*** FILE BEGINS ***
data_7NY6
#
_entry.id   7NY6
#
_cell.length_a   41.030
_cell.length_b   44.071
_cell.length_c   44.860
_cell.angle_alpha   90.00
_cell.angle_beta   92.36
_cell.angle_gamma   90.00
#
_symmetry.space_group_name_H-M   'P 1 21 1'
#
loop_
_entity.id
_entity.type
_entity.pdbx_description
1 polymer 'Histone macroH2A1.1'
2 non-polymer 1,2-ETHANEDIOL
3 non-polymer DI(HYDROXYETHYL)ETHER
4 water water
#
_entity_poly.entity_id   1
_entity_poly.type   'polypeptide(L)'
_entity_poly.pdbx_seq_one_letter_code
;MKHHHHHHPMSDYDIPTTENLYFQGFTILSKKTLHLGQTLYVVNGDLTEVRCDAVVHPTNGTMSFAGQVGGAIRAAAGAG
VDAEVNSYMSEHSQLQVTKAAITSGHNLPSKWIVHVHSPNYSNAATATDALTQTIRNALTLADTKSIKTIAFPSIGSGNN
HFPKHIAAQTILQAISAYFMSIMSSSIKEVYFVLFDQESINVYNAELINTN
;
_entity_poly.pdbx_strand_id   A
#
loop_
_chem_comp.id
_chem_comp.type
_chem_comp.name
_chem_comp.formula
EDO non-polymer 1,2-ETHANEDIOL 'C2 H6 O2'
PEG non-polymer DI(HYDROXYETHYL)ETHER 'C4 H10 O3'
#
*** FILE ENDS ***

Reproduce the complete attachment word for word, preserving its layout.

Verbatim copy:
data_7NY6
#
_entry.id   7NY6
#
_cell.length_a   41.030
_cell.length_b   44.071
_cell.length_c   44.860
_cell.angle_alpha   90.00
_cell.angle_beta   92.36
_cell.angle_gamma   90.00
#
_symmetry.space_group_name_H-M   'P 1 21 1'
#
loop_
_entity.id
_entity.type
_entity.pdbx_description
1 polymer 'Histone macroH2A1.1'
2 non-polymer 1,2-ETHANEDIOL
3 non-polymer DI(HYDROXYETHYL)ETHER
4 water water
#
_entity_poly.entity_id   1
_entity_poly.type   'polypeptide(L)'
_entity_poly.pdbx_seq_one_letter_code
;MKHHHHHHPMSDYDIPTTENLYFQGFTILSKKTLHLGQTLYVVNGDLTEVRCDAVVHPTNGTMSFAGQVGGAIRAAAGAG
VDAEVNSYMSEHSQLQVTKAAITSGHNLPSKWIVHVHSPNYSNAATATDALTQTIRNALTLADTKSIKTIAFPSIGSGNN
HFPKHIAAQTILQAISAYFMSIMSSSIKEVYFVLFDQESINVYNAELINTN
;
_entity_poly.pdbx_strand_id   A
#
loop_
_chem_comp.id
_chem_comp.type
_chem_comp.name
_chem_comp.formula
EDO non-polymer 1,2-ETHANEDIOL 'C2 H6 O2'
PEG non-polymer DI(HYDROXYETHYL)ETHER 'C4 H10 O3'
#